I always try to eat delicious food. Unfortunately I don't have that much money, so I have to cook a lot of it at home. But thats OK because I love cooking and I love eating at home with my wife. This is a website with my favorite recipes and a little bit of commentary.

Monday, October 13, 2008

Sunday Gravy (Marinara)

I have been making a simplified version of "Sunday Gravy" for many years. I got my first recipe for Sunday Gravy from a patient of mine when I was a medical student in Chicago. Since then I have seen literally hundreds of recipes. They are all good. For Columbus Day I decided to make a pot of Sunday Gravy the more complicated way. One defining characteristic of most recipes is the cooking of meat in the sauce over low heat for several hours. Most recipes include several types of meat like sausage, meatballs and some sort of beef or pork cut.

Most times when I make marinara I just use a pork chop and some meatballs. Mine usually only cooks for an hour to an hour and a half. I do something unique when I make marinara, at least I have not seen anyone else do it or reference it in a recipe. After the sauce is cooked I take the meat out and throw the chunks of tomato still in the sauce and a little sauce and blend it until smooth in the blender. I return the blended sauce to the pot and cook just a little more until heated through. What the blending does is make the sauce a little pinker. I don't like the taste of overcooked sauce so I usually only cook it for an hour to an hour and a half.

I decided to make a version that included sausage, meatballs and a pork bragiole. Many families will make it that way or use pork spare ribs or a beef bragiole.

Sunday Gravy

two 32 ounce cans of crushed tomatoes
one 32 ounce can of whole peeled tomatoes
a big healthy amount of minced garlic
1 onion, very finely diced
olive oil
a pound of meatballs, cooked
3 Italian sausages
1 pork bragiole
crushed red pepper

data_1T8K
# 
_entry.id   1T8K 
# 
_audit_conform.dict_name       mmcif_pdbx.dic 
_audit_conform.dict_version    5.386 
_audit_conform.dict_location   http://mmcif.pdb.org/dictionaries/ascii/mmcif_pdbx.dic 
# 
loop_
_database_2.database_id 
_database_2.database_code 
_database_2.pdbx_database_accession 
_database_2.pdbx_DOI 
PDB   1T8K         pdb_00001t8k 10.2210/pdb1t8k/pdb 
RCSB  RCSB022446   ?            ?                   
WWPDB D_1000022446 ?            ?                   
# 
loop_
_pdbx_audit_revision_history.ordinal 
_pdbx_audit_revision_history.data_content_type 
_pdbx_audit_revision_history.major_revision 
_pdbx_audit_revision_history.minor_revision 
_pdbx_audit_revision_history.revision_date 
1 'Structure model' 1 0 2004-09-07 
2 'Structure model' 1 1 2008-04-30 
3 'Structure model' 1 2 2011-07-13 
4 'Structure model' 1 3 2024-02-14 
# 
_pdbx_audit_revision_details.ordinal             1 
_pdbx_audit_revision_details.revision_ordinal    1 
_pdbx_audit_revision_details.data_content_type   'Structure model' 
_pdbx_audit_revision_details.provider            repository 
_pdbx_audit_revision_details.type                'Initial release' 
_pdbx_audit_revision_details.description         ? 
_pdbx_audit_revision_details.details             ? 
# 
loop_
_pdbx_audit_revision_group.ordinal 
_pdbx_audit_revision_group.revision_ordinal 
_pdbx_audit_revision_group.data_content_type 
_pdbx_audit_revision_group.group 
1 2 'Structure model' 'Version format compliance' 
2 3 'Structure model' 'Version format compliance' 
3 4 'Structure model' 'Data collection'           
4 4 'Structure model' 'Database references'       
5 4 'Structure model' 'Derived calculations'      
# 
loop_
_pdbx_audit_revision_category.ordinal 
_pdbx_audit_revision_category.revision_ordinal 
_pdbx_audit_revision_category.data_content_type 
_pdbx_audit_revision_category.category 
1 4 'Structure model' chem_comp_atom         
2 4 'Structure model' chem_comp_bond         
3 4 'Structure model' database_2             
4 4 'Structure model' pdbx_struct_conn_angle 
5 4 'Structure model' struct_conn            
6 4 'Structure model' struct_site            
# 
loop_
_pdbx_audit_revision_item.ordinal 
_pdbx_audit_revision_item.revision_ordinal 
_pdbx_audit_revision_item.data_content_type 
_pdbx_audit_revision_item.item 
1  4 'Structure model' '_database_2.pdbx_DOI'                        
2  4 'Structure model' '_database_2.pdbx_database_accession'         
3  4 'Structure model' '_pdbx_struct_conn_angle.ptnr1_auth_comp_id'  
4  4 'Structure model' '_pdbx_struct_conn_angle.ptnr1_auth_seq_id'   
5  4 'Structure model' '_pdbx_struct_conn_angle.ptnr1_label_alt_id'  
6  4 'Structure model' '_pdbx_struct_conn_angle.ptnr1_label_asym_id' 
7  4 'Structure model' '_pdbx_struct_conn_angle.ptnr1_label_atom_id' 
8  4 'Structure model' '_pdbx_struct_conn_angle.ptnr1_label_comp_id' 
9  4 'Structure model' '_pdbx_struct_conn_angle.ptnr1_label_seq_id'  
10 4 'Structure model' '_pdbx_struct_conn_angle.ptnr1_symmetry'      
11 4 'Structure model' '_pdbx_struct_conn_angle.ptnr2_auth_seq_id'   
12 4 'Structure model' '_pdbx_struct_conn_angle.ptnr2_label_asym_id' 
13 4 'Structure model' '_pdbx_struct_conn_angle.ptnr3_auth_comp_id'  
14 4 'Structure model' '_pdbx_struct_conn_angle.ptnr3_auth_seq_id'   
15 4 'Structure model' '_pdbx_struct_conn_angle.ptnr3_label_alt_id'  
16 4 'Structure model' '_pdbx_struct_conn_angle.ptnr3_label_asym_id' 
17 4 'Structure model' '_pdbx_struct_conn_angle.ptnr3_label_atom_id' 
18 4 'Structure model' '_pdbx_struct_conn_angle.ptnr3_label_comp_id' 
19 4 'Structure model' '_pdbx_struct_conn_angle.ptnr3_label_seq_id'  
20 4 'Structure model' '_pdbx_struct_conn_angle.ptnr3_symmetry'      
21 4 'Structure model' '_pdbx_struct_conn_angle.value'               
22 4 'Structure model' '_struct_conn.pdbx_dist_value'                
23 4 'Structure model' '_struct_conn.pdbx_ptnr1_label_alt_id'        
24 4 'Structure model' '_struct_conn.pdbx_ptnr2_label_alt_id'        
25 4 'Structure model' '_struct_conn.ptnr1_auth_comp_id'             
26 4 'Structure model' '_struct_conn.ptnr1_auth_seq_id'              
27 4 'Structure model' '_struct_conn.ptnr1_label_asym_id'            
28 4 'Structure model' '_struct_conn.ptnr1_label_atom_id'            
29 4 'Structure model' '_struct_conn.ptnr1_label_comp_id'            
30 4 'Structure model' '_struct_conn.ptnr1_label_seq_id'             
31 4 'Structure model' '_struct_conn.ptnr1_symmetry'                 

about 2 teaspoons oregano
about 2 teaspoons basil

Start by searing (high heat) the pork bragiole in olive oil in the bottom of a big pot. When it is done remove it from the heat and fry the sausages. Don't worry about getting things completely cooked, just seared. Remove the sausages from the pan. Reduce the heat and saute the onion and garlic until they turn translucent. Next add your tomatoes. Crush the whole peeled tomatoes either with your hand before putting them in the pot or with a potato masher after they are in the pot. Return the seared meats to the pot along with the meatballs. Add a couple dashes of crushed red pepper, some black pepper, the oregano and basil to the pot.

Bring to a simmer and simmer, uncovered for at least an hour or up to several hours. Stir occasionally. Taste the sauce and add salt as needed. I don't like an overcooked sauce so I usually don't go beyond 2 hours. Add water if needed.

When you are done cooking remove the meats to a platter. Take some of the sauce and tomato chunks and blend in a blender until smooth. Return to the pot and stir until well combined. The blending is an optional step but it makes the sauce a little pinker and creamier. Serve with your favorite pasta.

Our little one's Columbus day feast:

And here are the joys which are yours for the taking should you decide to make Sunday Gravy:

PS - the bragiole is delicious! Shown here with penne pasta.